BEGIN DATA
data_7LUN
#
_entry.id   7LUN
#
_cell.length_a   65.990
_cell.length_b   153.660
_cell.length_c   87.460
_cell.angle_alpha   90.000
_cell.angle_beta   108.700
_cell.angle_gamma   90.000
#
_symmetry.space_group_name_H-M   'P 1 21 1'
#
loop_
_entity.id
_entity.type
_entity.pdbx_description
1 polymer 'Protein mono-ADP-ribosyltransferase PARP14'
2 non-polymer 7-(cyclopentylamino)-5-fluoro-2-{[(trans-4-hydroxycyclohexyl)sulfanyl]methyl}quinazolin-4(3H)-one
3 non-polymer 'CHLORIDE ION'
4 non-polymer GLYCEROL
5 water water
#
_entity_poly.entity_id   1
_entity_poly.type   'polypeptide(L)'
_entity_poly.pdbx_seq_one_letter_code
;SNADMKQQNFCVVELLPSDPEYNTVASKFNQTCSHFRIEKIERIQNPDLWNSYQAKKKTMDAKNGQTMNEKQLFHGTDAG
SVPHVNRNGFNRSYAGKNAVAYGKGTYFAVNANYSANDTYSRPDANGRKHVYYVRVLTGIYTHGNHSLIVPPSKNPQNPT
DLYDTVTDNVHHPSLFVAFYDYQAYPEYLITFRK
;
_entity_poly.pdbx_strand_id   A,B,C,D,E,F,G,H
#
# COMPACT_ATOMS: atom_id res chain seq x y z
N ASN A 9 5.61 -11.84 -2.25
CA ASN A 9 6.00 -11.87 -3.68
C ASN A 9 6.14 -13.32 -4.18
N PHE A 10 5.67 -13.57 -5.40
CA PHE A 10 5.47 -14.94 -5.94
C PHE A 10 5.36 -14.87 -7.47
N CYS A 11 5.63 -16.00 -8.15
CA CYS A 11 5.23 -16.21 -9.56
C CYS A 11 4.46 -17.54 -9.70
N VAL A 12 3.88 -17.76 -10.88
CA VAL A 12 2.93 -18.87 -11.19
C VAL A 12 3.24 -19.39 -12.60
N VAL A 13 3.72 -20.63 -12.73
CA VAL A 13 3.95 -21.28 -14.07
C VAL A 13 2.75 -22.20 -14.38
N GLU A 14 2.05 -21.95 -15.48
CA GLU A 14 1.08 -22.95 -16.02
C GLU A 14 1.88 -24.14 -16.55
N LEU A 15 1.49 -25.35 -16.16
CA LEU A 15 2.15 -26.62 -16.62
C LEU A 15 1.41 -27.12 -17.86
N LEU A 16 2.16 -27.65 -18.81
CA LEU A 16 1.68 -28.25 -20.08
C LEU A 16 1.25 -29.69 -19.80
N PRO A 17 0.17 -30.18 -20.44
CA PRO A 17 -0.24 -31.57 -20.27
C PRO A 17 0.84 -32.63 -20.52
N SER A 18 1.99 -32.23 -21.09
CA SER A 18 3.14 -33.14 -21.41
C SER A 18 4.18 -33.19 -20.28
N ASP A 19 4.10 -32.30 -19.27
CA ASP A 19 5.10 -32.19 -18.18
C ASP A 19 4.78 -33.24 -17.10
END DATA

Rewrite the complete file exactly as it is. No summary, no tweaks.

data_7LUN
#
_entry.id   7LUN
#
_cell.length_a   65.990
_cell.length_b   153.660
_cell.length_c   87.460
_cell.angle_alpha   90.000
_cell.angle_beta   108.700
_cell.angle_gamma   90.000
#
_symmetry.space_group_name_H-M   'P 1 21 1'
#
loop_
_entity.id
_entity.type
_entity.pdbx_description
1 polymer 'Protein mono-ADP-ribosyltransferase PARP14'
2 non-polymer 7-(cyclopentylamino)-5-fluoro-2-{[(trans-4-hydroxycyclohexyl)sulfanyl]methyl}quinazolin-4(3H)-one
3 non-polymer 'CHLORIDE ION'
4 non-polymer GLYCEROL
5 water water
#
_entity_poly.entity_id   1
_entity_poly.type   'polypeptide(L)'
_entity_poly.pdbx_seq_one_letter_code
;SNADMKQQNFCVVELLPSDPEYNTVASKFNQTCSHFRIEKIERIQNPDLWNSYQAKKKTMDAKNGQTMNEKQLFHGTDAG
SVPHVNRNGFNRSYAGKNAVAYGKGTYFAVNANYSANDTYSRPDANGRKHVYYVRVLTGIYTHGNHSLIVPPSKNPQNPT
DLYDTVTDNVHHPSLFVAFYDYQAYPEYLITFRK
;
_entity_poly.pdbx_strand_id   A,B,C,D,E,F,G,H
#
# COMPACT_ATOMS: atom_id res chain seq x y z
N ASN A 9 5.61 -11.84 -2.25
CA ASN A 9 6.00 -11.87 -3.68
C ASN A 9 6.14 -13.32 -4.18
N PHE A 10 5.67 -13.57 -5.40
CA PHE A 10 5.47 -14.94 -5.94
C PHE A 10 5.36 -14.87 -7.47
N CYS A 11 5.63 -16.00 -8.15
CA CYS A 11 5.23 -16.21 -9.56
C CYS A 11 4.46 -17.54 -9.70
N VAL A 12 3.88 -17.76 -10.88
CA VAL A 12 2.93 -18.87 -11.19
C VAL A 12 3.24 -19.39 -12.60
N VAL A 13 3.72 -20.63 -12.73
CA VAL A 13 3.95 -21.28 -14.07
C VAL A 13 2.75 -22.20 -14.38
N GLU A 14 2.05 -21.95 -15.48
CA GLU A 14 1.08 -22.95 -16.02
C GLU A 14 1.88 -24.14 -16.55
N LEU A 15 1.49 -25.35 -16.16
CA LEU A 15 2.15 -26.62 -16.62
C LEU A 15 1.41 -27.12 -17.86
N LEU A 16 2.16 -27.65 -18.81
CA LEU A 16 1.68 -28.25 -20.08
C LEU A 16 1.25 -29.69 -19.80
N PRO A 17 0.17 -30.18 -20.44
CA PRO A 17 -0.24 -31.57 -20.27
C PRO A 17 0.84 -32.63 -20.52
N SER A 18 1.99 -32.23 -21.09
CA SER A 18 3.14 -33.14 -21.41
C SER A 18 4.18 -33.19 -20.28
N ASP A 19 4.10 -32.30 -19.27
CA ASP A 19 5.10 -32.19 -18.18
C ASP A 19 4.78 -33.24 -17.10